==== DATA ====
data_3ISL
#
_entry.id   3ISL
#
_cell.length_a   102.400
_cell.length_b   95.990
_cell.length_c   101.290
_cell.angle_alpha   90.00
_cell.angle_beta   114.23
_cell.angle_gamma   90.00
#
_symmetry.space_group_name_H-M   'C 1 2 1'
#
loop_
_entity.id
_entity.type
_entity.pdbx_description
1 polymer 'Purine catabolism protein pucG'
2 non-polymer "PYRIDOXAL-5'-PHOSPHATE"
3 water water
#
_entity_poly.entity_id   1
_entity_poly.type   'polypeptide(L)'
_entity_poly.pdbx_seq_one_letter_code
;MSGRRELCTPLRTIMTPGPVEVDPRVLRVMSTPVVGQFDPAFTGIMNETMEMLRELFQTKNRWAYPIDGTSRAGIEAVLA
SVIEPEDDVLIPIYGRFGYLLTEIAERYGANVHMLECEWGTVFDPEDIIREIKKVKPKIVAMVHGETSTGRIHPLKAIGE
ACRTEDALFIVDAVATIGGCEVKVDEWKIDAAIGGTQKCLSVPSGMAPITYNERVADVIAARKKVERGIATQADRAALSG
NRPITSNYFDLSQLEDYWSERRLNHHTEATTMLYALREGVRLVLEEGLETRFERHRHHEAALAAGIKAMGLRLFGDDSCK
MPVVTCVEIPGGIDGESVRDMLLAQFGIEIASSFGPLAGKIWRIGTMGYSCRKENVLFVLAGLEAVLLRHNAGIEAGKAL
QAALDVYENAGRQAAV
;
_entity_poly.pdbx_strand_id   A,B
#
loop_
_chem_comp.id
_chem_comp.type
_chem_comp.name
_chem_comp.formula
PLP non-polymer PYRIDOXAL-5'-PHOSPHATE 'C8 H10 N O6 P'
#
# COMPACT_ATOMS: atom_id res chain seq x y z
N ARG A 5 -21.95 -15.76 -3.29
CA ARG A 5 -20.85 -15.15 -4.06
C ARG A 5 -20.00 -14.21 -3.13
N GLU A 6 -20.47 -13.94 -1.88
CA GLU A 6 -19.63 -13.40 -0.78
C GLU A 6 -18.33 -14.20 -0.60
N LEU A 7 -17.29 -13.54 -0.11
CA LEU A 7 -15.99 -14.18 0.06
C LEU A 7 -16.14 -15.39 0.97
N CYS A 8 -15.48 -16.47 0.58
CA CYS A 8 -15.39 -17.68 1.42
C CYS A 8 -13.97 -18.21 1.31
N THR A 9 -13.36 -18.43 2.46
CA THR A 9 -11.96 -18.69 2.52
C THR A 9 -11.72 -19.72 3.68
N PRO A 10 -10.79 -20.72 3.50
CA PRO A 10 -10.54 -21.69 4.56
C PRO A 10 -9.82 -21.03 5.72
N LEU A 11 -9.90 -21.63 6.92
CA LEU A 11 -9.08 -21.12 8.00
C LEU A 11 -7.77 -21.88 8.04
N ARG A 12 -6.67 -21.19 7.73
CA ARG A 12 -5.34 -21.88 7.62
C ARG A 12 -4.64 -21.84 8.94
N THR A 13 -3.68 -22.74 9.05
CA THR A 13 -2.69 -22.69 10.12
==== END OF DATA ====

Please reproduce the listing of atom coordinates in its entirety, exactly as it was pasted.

data_3ISL
#
_entry.id   3ISL
#
_cell.length_a   102.400
_cell.length_b   95.990
_cell.length_c   101.290
_cell.angle_alpha   90.00
_cell.angle_beta   114.23
_cell.angle_gamma   90.00
#
_symmetry.space_group_name_H-M   'C 1 2 1'
#
loop_
_entity.id
_entity.type
_entity.pdbx_description
1 polymer 'Purine catabolism protein pucG'
2 non-polymer "PYRIDOXAL-5'-PHOSPHATE"
3 water water
#
_entity_poly.entity_id   1
_entity_poly.type   'polypeptide(L)'
_entity_poly.pdbx_seq_one_letter_code
;MSGRRELCTPLRTIMTPGPVEVDPRVLRVMSTPVVGQFDPAFTGIMNETMEMLRELFQTKNRWAYPIDGTSRAGIEAVLA
SVIEPEDDVLIPIYGRFGYLLTEIAERYGANVHMLECEWGTVFDPEDIIREIKKVKPKIVAMVHGETSTGRIHPLKAIGE
ACRTEDALFIVDAVATIGGCEVKVDEWKIDAAIGGTQKCLSVPSGMAPITYNERVADVIAARKKVERGIATQADRAALSG
NRPITSNYFDLSQLEDYWSERRLNHHTEATTMLYALREGVRLVLEEGLETRFERHRHHEAALAAGIKAMGLRLFGDDSCK
MPVVTCVEIPGGIDGESVRDMLLAQFGIEIASSFGPLAGKIWRIGTMGYSCRKENVLFVLAGLEAVLLRHNAGIEAGKAL
QAALDVYENAGRQAAV
;
_entity_poly.pdbx_strand_id   A,B
#
loop_
_chem_comp.id
_chem_comp.type
_chem_comp.name
_chem_comp.formula
PLP non-polymer PYRIDOXAL-5'-PHOSPHATE 'C8 H10 N O6 P'
#
# COMPACT_ATOMS: atom_id res chain seq x y z
N ARG A 5 -21.95 -15.76 -3.29
CA ARG A 5 -20.85 -15.15 -4.06
C ARG A 5 -20.00 -14.21 -3.13
N GLU A 6 -20.47 -13.94 -1.88
CA GLU A 6 -19.63 -13.40 -0.78
C GLU A 6 -18.33 -14.20 -0.60
N LEU A 7 -17.29 -13.54 -0.11
CA LEU A 7 -15.99 -14.18 0.06
C LEU A 7 -16.14 -15.39 0.97
N CYS A 8 -15.48 -16.47 0.58
CA CYS A 8 -15.39 -17.68 1.42
C CYS A 8 -13.97 -18.21 1.31
N THR A 9 -13.36 -18.43 2.46
CA THR A 9 -11.96 -18.69 2.52
C THR A 9 -11.72 -19.72 3.68
N PRO A 10 -10.79 -20.72 3.50
CA PRO A 10 -10.54 -21.69 4.56
C PRO A 10 -9.82 -21.03 5.72
N LEU A 11 -9.90 -21.63 6.92
CA LEU A 11 -9.08 -21.12 8.00
C LEU A 11 -7.77 -21.88 8.04
N ARG A 12 -6.67 -21.19 7.73
CA ARG A 12 -5.34 -21.88 7.62
C ARG A 12 -4.64 -21.84 8.94
N THR A 13 -3.68 -22.74 9.05
CA THR A 13 -2.69 -22.69 10.12